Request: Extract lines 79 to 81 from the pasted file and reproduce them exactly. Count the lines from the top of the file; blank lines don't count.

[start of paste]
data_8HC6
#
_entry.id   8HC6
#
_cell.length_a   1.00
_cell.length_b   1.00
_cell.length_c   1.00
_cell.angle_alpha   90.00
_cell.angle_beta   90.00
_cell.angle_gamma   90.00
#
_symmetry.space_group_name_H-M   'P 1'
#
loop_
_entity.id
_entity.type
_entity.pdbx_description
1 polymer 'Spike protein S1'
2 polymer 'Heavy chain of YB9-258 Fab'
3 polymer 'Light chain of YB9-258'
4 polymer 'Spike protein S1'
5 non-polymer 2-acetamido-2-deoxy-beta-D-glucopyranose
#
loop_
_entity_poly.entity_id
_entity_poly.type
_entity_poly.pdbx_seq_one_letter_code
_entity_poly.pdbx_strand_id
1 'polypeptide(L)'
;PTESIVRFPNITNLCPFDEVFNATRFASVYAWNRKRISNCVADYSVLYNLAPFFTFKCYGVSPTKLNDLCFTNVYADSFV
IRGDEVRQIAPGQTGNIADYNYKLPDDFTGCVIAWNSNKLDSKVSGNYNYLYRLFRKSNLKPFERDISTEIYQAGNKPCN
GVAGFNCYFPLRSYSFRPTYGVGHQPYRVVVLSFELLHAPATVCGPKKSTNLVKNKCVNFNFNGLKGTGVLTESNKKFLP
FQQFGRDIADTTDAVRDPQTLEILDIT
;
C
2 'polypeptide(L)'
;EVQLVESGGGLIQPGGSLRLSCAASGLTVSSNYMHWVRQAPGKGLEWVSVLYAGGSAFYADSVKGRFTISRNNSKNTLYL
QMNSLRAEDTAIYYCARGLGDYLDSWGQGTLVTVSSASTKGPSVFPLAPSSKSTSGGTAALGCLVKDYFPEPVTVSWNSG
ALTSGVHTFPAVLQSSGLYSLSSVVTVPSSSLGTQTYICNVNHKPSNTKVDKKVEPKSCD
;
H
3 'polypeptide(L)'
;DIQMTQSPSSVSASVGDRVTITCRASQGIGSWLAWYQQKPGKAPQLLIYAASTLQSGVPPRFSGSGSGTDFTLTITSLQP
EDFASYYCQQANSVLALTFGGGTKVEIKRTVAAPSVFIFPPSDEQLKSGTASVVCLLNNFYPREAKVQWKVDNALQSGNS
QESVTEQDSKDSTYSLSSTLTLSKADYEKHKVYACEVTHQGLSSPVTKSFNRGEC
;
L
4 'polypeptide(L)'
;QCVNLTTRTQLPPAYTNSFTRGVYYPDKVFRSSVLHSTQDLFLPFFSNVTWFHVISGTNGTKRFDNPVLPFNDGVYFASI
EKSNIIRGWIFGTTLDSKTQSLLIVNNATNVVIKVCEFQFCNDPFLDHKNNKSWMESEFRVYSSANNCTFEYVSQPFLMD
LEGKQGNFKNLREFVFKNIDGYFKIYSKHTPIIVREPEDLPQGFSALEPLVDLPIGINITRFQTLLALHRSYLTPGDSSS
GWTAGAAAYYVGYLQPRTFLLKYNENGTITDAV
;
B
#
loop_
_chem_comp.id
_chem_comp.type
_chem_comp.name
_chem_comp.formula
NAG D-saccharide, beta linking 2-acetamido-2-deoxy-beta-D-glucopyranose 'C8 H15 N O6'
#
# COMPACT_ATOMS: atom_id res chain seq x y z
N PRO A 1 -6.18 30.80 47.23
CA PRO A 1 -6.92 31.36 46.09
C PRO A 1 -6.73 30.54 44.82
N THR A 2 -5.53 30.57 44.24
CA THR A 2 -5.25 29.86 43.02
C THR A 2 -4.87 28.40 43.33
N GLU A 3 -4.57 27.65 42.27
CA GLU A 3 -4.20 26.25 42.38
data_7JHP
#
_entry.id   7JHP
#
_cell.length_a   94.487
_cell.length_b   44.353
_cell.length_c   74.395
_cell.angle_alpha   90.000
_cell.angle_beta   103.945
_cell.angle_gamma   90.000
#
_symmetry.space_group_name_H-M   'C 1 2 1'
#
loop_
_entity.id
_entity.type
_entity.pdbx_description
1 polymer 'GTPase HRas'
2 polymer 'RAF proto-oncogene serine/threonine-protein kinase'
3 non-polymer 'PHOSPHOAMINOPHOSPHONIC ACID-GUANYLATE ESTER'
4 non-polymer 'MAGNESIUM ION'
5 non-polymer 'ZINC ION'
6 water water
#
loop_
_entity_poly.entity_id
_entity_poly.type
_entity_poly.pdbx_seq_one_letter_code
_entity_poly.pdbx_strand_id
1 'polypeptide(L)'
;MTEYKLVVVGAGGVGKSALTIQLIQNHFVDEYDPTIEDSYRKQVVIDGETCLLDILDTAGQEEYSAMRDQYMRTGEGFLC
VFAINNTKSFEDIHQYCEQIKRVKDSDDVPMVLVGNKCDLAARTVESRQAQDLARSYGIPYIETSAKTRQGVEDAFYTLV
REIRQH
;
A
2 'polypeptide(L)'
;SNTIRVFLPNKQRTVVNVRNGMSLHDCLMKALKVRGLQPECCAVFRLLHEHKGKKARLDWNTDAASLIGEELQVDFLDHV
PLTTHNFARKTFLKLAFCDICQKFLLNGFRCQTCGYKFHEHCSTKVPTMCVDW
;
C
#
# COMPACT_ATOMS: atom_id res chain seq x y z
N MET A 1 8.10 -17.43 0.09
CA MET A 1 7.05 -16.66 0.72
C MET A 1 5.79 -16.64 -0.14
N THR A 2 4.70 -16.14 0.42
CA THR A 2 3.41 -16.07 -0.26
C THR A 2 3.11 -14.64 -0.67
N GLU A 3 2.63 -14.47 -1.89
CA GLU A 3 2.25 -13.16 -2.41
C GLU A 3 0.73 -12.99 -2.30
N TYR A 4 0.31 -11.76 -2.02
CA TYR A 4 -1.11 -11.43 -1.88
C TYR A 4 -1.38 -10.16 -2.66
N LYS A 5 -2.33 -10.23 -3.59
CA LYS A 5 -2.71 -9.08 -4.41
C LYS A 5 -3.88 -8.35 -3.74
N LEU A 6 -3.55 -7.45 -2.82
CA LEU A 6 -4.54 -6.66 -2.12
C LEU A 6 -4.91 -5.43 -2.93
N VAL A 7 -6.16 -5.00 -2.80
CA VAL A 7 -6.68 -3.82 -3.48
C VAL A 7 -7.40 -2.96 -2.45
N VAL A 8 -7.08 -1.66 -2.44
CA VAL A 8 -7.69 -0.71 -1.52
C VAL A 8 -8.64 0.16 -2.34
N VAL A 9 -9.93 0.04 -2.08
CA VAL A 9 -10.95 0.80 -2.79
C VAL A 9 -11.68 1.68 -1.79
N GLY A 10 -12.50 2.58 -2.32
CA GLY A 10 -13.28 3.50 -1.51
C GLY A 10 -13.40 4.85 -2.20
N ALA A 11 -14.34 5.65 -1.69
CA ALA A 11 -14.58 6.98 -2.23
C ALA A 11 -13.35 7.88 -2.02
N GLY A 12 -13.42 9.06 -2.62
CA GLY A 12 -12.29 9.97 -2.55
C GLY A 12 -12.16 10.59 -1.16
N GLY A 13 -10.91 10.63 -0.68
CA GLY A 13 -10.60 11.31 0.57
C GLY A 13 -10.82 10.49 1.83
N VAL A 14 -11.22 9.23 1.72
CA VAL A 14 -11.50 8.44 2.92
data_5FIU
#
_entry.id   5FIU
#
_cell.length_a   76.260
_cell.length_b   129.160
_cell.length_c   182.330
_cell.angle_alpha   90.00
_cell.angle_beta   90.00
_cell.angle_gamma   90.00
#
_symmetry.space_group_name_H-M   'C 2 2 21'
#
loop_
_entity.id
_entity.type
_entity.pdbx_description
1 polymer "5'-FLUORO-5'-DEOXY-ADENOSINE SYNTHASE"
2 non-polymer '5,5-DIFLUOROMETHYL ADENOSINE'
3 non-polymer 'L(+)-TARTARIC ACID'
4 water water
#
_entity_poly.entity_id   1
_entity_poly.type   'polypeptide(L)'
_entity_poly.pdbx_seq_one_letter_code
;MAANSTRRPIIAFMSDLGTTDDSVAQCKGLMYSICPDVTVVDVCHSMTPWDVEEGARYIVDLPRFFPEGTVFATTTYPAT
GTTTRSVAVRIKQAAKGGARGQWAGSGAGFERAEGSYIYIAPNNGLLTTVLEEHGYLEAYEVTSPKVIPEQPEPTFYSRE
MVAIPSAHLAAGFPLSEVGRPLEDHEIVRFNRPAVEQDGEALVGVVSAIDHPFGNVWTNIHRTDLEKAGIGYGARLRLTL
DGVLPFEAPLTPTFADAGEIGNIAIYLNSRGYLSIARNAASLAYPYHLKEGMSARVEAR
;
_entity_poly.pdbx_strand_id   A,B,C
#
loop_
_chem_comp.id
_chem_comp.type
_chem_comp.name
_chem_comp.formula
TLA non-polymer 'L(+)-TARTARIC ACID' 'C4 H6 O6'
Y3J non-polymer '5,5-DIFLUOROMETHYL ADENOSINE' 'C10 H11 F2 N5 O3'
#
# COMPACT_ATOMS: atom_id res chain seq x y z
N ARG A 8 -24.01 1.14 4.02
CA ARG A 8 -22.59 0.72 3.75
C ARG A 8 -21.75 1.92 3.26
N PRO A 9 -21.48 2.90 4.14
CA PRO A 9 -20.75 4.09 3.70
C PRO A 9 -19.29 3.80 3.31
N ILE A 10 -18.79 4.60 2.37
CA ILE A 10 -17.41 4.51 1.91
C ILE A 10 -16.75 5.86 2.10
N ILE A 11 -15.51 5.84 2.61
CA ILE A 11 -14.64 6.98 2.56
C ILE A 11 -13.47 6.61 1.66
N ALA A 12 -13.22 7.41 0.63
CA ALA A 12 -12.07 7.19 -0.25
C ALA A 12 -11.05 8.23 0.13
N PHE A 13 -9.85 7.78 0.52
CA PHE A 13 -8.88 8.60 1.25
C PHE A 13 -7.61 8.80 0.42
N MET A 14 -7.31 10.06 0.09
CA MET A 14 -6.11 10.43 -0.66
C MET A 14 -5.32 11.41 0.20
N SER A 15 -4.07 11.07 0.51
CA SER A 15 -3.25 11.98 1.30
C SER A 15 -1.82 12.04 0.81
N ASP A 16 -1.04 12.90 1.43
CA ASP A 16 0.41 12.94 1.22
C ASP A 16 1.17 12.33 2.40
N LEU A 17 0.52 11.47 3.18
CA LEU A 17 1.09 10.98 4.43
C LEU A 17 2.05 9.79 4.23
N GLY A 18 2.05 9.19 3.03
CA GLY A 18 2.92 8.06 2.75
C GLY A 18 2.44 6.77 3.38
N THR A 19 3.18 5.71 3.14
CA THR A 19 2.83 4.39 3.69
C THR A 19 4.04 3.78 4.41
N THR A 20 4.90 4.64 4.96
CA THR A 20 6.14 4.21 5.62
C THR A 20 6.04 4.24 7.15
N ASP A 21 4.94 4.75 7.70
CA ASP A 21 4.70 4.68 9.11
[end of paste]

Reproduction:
_cell.angle_alpha   90.000
_cell.angle_beta   103.945
_cell.angle_gamma   90.000